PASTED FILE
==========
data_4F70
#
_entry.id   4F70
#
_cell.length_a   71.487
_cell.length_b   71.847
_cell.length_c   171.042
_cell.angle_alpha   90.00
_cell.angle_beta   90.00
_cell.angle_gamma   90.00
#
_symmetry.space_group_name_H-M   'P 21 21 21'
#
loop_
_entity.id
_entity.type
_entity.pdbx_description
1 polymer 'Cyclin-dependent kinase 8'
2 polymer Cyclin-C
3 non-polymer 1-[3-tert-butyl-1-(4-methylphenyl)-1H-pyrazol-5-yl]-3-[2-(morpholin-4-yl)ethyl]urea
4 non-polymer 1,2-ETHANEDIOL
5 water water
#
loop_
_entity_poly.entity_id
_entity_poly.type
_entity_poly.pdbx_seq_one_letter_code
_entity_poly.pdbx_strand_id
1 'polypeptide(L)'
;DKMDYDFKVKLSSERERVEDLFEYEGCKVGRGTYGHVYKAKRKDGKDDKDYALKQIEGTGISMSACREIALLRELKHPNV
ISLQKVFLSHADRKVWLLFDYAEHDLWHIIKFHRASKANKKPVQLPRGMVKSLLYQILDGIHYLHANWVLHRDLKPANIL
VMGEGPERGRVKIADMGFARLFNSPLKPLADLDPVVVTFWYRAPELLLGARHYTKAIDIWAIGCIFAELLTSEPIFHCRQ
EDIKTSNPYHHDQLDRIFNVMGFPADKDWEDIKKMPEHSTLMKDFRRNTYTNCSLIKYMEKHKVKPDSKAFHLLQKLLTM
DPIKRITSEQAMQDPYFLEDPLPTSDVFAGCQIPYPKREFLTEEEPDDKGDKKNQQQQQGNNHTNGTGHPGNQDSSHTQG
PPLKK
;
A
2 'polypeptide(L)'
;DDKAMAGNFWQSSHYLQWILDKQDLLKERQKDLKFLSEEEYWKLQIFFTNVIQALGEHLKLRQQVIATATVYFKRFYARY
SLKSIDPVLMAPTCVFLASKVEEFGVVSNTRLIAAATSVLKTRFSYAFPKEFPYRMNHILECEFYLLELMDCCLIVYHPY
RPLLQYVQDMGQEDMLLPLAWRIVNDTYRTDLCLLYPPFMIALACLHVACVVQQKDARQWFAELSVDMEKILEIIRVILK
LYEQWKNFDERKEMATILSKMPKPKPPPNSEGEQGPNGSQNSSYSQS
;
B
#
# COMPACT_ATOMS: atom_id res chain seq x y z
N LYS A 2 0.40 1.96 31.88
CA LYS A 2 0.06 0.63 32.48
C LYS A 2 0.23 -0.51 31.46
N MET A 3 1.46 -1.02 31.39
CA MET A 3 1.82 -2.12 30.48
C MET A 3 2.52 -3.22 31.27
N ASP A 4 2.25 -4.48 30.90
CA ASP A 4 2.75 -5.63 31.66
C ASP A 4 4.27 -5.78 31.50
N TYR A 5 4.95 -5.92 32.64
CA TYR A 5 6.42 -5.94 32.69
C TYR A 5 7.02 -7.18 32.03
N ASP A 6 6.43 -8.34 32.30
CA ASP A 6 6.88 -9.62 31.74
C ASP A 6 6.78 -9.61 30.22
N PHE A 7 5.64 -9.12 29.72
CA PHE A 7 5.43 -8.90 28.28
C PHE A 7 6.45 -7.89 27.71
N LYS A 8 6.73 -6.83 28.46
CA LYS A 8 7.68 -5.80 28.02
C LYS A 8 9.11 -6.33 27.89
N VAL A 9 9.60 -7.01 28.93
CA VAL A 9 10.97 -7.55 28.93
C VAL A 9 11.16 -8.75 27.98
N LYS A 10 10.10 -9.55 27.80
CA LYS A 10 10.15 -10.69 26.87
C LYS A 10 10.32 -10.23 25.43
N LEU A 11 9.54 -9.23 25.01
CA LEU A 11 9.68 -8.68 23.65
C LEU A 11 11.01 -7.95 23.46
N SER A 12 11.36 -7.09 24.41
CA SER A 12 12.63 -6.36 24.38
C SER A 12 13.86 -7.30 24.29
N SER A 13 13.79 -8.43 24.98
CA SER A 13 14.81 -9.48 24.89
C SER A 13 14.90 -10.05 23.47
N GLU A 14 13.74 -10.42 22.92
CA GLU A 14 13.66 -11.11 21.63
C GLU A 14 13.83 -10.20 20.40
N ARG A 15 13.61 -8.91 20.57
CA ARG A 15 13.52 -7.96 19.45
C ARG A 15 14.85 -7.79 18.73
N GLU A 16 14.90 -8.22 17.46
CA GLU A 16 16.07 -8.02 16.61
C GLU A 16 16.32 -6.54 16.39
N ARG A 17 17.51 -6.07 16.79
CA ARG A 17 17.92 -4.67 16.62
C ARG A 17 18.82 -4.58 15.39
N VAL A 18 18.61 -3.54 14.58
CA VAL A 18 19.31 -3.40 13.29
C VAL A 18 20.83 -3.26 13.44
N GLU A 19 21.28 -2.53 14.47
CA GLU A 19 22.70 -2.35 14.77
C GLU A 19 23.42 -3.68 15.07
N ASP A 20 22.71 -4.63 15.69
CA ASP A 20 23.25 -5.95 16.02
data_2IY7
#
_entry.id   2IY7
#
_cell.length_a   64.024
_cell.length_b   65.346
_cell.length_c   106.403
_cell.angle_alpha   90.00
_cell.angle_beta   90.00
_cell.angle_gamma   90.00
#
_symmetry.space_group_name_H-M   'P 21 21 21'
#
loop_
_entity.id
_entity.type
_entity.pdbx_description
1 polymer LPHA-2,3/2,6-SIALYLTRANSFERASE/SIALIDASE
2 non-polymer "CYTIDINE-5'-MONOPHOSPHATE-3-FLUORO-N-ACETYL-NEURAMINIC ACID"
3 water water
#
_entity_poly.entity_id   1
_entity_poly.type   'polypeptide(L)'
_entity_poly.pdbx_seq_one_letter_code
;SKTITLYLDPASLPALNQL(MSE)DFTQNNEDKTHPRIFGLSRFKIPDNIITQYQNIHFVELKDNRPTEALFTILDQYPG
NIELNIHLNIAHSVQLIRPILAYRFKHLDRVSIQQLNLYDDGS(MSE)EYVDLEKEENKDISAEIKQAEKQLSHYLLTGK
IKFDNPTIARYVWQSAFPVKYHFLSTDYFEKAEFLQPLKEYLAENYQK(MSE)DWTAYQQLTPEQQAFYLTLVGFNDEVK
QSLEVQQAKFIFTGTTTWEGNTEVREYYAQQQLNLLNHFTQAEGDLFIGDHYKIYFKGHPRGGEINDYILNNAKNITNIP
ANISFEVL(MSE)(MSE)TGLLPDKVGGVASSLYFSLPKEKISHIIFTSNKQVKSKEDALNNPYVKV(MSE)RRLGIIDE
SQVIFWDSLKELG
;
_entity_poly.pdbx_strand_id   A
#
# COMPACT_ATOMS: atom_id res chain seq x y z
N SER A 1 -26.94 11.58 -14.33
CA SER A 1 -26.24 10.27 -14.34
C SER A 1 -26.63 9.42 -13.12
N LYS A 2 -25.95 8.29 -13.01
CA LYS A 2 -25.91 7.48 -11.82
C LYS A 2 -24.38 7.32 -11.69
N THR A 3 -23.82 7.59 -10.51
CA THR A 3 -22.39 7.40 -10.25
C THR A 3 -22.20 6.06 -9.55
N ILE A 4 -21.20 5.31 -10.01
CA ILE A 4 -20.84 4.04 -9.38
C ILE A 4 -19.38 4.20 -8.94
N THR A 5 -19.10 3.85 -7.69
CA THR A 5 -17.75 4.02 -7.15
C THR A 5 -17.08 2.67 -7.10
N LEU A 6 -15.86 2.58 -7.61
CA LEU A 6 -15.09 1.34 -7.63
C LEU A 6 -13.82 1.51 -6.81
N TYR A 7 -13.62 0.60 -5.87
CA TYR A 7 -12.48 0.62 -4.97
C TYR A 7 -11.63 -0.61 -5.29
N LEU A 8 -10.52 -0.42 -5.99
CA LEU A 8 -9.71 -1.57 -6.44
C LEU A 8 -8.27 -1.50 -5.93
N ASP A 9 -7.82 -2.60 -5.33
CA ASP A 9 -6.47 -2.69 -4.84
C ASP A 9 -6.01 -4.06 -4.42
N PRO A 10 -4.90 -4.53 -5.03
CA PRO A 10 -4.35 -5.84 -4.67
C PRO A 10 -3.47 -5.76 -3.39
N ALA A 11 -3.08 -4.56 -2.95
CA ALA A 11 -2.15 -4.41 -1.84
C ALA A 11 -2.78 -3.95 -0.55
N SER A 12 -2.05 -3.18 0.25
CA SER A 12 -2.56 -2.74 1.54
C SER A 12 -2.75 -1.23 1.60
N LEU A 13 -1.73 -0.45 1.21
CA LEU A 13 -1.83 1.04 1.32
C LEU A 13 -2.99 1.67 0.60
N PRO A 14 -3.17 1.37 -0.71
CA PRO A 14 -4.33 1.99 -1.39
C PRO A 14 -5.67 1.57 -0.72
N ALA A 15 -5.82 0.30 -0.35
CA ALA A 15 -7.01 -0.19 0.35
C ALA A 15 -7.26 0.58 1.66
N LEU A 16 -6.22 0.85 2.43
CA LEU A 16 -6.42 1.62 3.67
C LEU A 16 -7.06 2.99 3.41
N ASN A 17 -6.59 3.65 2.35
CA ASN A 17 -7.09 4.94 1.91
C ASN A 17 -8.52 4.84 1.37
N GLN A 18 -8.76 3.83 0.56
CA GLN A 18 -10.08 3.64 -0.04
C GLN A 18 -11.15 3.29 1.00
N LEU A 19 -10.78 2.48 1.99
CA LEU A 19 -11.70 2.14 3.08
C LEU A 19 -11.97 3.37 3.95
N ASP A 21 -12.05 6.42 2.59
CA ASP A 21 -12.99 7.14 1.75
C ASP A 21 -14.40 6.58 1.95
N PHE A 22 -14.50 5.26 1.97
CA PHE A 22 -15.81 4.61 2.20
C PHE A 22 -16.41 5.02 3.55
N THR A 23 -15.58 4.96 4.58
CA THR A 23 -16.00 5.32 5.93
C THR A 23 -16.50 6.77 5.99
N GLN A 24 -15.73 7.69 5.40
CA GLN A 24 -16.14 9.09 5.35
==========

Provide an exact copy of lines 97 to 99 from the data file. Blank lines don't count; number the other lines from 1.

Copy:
C VAL A 18 20.83 -3.26 13.44
N GLU A 19 21.28 -2.53 14.47
CA GLU A 19 22.70 -2.35 14.77